Avis de Recherche

From Wikipedia, the free encyclopedia
Jump to: navigation, search
Avis de Recherche
ADR-TV.svg
Avis de Recherche logo
Launched October 21, 2004
Owned by Avis de Recherche Inc.
(Vincent Géracitano)
Picture format 480i (SDTV)
Slogan ChaÎne de télévision spécialisée en prévention et en sécurité publique.
(Television channel specializing in prevention and public safety.)
Country Canada
Broadcast area National
Headquarters Montreal, Quebec
Website Avis de Recherche (French)
Availability
Satellite
Bell TV Channel 187
Shaw Direct Channel 731
Cable
Cablovision Warwick Channel 46
CCAP Channel 46
CTSV Channel 77
Télé-Int-Tel Channel 77
VDN Channel 9
Vidéotron Channel 49
IPTV
Telus TV Channel 59

Avis de Recherche (AdR) is a Canadian French language Category B specialty channel devoted to crime prevention. Despite AdR's Category B licence, it is a must-carry channel in the province of Quebec on digital basic cable.

Programming and format[edit]

AdR is a specialty service dedicated to help law enforcement authorities; where viewers are invited to communicate any clues, tips and leads which might help police find missing persons or resolve criminal acts.

Programming on AdR comes in the form of capsules or segments that vary from 30–60 seconds in length and feature bulletins from the police regarding various crimes, missing and/or wanted persons. This format repeats over a 24-hour period.

History[edit]

Before the launch[edit]

The idea of AdR was formed in 1999, when founder Vincent Géracitano's Montreal office was broken into. The thieves were caught on surveillance video and the tape was taken to the police. However, police did not have any way to broadcast the tape, and the case wasn't sensational enough to be carried in the mainstream news. This incident sparked the idea for Avis de Recherche.[1]

In September 2002, Géracitano was granted approval by the Canadian Radio-television and Telecommunications Commission (CRTC), to operate a category 2 digital cable television channel called Avis de Recherche.[2]

After the launch[edit]

Two years after being granted approval, on October 21, 2004, AdR launched exclusively on Vidéotron in Quebec. Unlike most other specialty channels that collect a subscription fee from cable companies for distribution, AdR was initially paying Vidéotron, its only distributor, $0.02 per subscriber to be distributed on its digital basic system for free. The fee charged by the distributor eventually climbed to $0.05 per subscriber per month by early 2008. With 700,000 subscribers at that time on Videotron's digital cable at 5 cents each, combined with minimal sources of revenue, AdR was facing the inevitable.[3]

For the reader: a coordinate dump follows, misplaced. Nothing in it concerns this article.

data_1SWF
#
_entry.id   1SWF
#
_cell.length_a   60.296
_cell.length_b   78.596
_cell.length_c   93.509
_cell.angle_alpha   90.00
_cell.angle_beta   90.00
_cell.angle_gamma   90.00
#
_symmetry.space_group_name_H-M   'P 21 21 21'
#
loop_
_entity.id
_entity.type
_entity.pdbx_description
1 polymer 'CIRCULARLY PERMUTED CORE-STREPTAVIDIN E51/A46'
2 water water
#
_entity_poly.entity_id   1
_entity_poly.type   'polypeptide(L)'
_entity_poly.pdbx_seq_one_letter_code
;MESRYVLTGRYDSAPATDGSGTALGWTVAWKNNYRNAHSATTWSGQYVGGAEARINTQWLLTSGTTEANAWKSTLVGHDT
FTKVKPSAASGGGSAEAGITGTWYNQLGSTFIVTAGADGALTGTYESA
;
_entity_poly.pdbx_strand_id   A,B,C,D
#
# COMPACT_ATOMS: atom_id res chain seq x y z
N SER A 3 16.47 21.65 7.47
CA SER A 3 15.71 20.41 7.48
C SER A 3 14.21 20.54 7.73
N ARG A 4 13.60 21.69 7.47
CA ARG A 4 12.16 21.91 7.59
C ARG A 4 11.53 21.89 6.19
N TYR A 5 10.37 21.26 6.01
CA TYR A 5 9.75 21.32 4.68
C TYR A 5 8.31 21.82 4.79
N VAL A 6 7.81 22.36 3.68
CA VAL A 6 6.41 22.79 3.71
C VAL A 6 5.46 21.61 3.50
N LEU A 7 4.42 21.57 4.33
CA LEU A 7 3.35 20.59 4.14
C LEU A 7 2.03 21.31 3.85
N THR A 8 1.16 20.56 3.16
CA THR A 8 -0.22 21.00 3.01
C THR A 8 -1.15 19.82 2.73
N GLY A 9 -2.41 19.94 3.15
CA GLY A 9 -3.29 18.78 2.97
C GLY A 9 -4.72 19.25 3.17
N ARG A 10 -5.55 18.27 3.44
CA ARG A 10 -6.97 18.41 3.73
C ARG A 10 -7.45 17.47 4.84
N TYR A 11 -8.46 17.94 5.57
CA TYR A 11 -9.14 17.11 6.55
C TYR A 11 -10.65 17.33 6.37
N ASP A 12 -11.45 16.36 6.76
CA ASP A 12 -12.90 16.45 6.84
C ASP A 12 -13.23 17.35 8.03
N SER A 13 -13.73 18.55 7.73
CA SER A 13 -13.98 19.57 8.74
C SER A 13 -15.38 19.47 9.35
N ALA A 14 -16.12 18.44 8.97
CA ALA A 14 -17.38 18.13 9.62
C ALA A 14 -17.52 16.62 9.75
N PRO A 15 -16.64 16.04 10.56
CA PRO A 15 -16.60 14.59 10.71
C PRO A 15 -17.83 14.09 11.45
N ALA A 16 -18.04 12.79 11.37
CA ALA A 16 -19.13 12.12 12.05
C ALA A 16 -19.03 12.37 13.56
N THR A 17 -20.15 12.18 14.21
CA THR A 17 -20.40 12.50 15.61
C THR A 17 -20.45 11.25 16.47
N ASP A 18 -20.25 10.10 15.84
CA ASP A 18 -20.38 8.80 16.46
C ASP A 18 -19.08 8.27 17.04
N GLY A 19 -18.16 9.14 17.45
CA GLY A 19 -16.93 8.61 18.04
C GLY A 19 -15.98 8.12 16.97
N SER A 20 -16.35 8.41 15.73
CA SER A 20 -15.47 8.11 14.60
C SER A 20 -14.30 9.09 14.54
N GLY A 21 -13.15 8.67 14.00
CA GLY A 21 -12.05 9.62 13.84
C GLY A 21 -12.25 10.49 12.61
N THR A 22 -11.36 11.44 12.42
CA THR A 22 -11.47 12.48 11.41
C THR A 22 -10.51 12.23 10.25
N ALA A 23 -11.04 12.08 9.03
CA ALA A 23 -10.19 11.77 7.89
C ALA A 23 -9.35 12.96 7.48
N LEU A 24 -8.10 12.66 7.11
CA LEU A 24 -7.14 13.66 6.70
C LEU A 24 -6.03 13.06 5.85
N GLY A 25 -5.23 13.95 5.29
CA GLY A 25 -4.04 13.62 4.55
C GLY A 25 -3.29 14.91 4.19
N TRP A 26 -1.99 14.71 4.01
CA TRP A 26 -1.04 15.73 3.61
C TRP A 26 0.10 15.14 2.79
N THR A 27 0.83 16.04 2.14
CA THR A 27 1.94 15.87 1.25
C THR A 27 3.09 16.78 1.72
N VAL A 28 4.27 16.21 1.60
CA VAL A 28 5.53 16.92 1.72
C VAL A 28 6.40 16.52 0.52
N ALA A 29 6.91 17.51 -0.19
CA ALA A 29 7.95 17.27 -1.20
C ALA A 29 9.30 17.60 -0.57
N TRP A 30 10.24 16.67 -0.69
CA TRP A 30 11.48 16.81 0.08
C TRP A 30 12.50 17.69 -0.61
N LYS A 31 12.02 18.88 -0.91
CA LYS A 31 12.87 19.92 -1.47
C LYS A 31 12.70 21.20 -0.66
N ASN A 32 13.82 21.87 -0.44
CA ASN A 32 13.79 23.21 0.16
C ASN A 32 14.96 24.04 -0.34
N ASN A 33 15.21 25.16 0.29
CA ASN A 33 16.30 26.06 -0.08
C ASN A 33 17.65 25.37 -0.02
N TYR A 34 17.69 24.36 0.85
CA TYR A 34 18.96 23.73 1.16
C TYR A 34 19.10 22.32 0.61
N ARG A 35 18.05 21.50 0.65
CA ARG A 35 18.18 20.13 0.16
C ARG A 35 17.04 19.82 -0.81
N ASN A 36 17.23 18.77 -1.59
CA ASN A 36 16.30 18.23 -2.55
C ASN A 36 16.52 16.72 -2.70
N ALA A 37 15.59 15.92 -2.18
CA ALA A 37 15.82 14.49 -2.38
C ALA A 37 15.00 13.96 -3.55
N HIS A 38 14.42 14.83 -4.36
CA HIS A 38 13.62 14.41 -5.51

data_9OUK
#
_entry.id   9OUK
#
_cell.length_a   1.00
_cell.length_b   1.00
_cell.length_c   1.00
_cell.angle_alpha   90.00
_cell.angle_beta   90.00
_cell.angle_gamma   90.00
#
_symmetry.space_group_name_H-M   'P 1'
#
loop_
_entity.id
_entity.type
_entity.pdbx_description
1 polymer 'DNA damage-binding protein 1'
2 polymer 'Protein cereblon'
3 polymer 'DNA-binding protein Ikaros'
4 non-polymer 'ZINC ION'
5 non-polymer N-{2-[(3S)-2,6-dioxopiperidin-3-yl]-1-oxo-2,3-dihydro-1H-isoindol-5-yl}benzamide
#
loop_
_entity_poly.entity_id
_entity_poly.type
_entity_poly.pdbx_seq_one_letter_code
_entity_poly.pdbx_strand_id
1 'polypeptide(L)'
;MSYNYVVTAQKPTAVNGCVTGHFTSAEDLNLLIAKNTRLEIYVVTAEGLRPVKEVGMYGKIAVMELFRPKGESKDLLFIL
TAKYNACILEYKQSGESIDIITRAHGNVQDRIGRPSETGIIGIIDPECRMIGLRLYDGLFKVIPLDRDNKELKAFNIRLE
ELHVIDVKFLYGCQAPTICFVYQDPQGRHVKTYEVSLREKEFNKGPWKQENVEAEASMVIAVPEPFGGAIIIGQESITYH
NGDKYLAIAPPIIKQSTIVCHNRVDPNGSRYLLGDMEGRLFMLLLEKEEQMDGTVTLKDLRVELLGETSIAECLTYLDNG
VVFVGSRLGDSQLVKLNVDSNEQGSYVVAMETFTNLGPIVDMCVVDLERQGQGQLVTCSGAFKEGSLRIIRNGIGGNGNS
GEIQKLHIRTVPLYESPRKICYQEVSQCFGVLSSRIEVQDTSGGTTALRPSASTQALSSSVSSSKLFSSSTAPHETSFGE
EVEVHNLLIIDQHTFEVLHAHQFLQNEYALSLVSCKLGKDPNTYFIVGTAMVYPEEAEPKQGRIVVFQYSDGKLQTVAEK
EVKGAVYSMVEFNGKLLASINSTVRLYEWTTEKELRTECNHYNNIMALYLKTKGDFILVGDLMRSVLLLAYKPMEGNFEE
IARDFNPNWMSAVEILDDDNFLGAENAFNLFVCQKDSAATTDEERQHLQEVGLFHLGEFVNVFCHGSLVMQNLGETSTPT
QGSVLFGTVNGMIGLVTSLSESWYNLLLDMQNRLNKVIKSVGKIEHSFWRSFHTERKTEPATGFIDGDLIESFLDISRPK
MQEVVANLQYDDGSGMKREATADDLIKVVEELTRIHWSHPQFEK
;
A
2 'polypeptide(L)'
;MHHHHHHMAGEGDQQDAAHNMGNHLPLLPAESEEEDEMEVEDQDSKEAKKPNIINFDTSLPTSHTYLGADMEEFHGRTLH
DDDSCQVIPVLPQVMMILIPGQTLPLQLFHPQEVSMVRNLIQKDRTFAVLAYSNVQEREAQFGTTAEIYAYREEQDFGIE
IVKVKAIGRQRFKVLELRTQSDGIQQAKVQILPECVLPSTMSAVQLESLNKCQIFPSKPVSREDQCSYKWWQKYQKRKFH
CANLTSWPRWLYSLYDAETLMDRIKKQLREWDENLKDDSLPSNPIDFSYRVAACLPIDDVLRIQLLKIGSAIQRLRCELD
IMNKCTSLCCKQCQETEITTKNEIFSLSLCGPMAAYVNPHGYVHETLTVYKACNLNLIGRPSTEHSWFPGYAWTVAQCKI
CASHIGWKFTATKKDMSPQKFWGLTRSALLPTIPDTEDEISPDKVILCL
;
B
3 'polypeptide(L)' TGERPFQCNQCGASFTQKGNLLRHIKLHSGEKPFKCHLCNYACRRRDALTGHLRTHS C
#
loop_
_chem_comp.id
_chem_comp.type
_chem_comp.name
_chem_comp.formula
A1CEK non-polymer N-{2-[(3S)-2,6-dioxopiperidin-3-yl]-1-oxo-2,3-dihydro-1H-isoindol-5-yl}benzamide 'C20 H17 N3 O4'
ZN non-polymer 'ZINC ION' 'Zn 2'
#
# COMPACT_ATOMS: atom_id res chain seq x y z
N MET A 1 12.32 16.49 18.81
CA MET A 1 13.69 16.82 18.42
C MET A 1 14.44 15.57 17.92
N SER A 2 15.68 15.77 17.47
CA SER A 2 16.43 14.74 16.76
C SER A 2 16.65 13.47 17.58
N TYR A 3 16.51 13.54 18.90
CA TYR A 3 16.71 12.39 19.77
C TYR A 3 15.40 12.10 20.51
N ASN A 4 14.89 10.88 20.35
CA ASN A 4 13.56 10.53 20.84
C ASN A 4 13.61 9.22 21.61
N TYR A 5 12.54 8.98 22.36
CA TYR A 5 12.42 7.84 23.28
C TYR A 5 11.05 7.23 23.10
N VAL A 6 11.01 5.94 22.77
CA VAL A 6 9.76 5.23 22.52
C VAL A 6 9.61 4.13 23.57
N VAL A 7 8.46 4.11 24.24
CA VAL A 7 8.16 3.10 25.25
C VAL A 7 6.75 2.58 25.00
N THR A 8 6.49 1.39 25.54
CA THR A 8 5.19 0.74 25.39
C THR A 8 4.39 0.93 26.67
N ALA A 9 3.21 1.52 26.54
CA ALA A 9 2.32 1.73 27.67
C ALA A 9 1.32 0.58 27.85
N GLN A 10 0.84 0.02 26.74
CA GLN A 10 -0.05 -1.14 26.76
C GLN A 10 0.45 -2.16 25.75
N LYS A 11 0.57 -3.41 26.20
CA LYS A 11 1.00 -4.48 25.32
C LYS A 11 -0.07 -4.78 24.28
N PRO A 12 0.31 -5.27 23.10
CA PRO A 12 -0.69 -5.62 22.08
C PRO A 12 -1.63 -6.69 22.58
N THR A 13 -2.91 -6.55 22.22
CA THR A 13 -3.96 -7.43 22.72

In March 2007, AdR and several other current and new television licensees applied to either keep or gain mandatory digital basic cable status on all digital cable providers. In July 2007, AdR was approved as a must-carry service on digital cable in Quebec on the grounds that it is of "exceptional importance", with a subscription fee of $0.06 per subscriber and a mandate to spend 20% of its subscriber revenues on Canadian programming.[4]

Later that year, Quebecor Media, owner of Vidéotron, appealed the decision to the Privy Council mainly on the grounds that the 6 cent increase would make the basic cable package unaffordable, thus violating the Broadcasting Act. This led the CRTC to reconsider its decision. However, in January 2008, the CRTC upheld its original decision with minor adjustments, including an increase from 20% to 43% expenditure of its subscription revenues on Canadian programming. Effective January 24, 2008, the CRTC's decision meant all digital television providers in Quebec must carry AdR as part of their digital basic package.[5]

In January 2013, AdR filed a request with the CRTC to renew its mandatory carriage, whilst raising its carriage rate to $0.08 per subscriber. AdR justified its requested increase due mainly to inflation. Its rate of 6 cents was initially approved in 2007. The licence renewal would have fixed the rate until 2020. It also justified the increase due to the CRTC's demand that it Close Caption its entire schedule. At the same time, its owners also proposed mandatory carriage for a national, English-language version of Avis de Recherche known as All Points Bulletin.[6]

References[edit]

External links[edit]